Stan Brock is dead
having spent 30+ years in the the Third World and the American heartlands helping sick and dispossessed people feel a bit better; better teeth, better spectacles, basic medical attention. His organisation Remote Area Medical isn't up for doing triple-bypass cardiac surgery or removing a testicular tumour, but can provide basic care and on-the-hoof interventions to win QALYs [quality adjusted life years] on behalf of those who have no medical insurance and so effectively get no care. It is a peculiarity of the USA world-view that it is not right to subsidise medical care for all citizens from tax dollars. It is okay to support
car manufacturers, maize farmers, oil drillers, and nuclear power stations. But ensuring that all children get a basic medical care is somehow against the Will of God.
Brock was born in Northern England and left home and country at the age of 17 to seek his fortune in British Guyana [as cowboy to start with L]. He done good! eventually rising to manage a huge cattle ranch in the tropics which morphed into a successful TV and movie career. The idea and name for Remote Area Medical came to him when he was injured falling from a horse while many days walk from the nearest medical help. He reckoned that sort of accident, while tolerable if the ambulance is a phone-call away, is possibly fatal if you are poor, black and live remote. The same goes for a dental abscess, a lump on your breast, an accident with a macheté. If you can't bring the patient to the doctor maybe bringing the doctor to the boondocks will work, he thought. In 1985 he sold all that he had and sunk it in RAM, initially trucking a bunch of volunteer medics into Mexico for a treatment jamboree.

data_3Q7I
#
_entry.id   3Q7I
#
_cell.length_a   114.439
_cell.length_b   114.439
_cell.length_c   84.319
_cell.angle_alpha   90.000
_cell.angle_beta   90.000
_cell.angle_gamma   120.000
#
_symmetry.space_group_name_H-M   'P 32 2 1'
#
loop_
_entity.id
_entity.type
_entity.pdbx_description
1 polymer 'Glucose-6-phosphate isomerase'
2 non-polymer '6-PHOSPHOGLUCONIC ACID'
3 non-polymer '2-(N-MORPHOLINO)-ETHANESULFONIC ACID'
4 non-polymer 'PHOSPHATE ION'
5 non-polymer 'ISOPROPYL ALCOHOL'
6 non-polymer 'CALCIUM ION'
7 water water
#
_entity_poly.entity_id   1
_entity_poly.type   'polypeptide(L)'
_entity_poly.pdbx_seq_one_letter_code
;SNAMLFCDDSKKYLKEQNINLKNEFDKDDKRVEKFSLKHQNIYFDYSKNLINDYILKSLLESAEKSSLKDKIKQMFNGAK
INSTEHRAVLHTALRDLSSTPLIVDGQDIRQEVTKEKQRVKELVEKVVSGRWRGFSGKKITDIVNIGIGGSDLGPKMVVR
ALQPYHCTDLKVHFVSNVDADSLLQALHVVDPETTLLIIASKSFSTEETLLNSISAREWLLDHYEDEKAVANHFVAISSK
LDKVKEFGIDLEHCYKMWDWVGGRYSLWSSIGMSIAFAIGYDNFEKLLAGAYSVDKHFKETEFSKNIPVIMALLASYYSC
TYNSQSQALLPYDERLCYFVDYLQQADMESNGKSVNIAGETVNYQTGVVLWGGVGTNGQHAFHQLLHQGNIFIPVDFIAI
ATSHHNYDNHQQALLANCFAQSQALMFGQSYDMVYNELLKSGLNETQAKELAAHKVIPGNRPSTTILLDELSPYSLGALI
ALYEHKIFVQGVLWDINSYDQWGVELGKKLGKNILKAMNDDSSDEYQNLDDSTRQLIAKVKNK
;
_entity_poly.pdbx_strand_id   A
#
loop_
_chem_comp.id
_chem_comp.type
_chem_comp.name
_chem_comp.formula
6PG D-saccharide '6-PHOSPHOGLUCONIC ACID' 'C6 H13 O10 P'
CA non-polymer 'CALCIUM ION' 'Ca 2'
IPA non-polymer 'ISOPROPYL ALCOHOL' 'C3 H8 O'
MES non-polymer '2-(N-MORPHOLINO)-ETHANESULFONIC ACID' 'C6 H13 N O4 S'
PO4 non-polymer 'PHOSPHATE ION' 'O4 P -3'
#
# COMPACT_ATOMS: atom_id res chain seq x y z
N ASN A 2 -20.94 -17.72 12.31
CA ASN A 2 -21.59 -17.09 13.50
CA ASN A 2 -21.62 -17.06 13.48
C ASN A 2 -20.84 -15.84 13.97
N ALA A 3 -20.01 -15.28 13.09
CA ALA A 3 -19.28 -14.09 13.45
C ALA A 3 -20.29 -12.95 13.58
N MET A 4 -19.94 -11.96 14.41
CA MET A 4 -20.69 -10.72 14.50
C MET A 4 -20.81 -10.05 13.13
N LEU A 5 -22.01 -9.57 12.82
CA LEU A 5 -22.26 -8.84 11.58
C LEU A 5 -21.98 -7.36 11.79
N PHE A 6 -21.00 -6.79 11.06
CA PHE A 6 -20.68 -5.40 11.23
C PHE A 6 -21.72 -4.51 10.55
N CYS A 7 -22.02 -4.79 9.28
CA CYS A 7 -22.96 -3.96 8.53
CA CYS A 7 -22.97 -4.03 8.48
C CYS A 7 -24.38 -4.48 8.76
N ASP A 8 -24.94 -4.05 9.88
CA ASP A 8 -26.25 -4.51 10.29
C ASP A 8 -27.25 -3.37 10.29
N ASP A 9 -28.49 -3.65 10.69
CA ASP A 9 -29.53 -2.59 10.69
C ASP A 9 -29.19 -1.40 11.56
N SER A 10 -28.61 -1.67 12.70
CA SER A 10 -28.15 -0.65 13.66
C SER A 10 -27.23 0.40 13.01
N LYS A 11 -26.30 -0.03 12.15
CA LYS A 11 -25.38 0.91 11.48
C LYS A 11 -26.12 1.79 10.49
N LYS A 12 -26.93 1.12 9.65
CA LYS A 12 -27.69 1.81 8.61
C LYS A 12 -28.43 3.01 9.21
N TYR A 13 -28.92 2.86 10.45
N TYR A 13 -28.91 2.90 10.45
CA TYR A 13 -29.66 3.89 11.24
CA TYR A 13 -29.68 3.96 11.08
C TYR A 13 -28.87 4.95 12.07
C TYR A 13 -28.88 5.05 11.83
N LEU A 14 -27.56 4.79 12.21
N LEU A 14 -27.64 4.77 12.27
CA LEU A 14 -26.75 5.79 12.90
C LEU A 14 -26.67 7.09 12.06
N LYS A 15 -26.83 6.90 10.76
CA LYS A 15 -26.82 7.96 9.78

The irony was that access to medical care were worse in parts of the richest country in the world than they were in Guyana, so RAMUSA was set up [above a typical day in the clinic - efficiency privileged over privacy]. The business model is logistical and financial. RAM
- targets an area
- sources a location - preferably but not always indoors - large enough to host a clatter of volunteer health-care professionals
- recruit the care-providers to rock up, gloved-up and ready to do a day's pro bono.
- print enough counters with sequential numbers to keep everyone busy
- at midnight on the day of action they start handing out the numbers to those in need
- you can have either dental or optometric not both
There are no reservations, you have to be there to get your chit. If you arrive well before midnight you chances of getting seen are increased. I guess it's not very dignified to camp out for a night: you have to need
the treatment you are going to get. RAM recommends that you look at the weather, dress appropriately, bring iron rations and something warm to drink, because it could be a long wait a) to get the precious number and b) to get your bottom in the dentist's chair.
: 740,000 people treated since 1985, of which 38,000 were adults in 2017 USA. In the US, it costs [2017 accounts
] the organisation about $90 per treated adult but they deliver care that would cost $300+ in the open market. The gap being made up by the fact that the professionals are having a bus-man's holiday. For which much respect. As previously to David Nott
and my pal Mac the Knife
and The Boy's pal Christine
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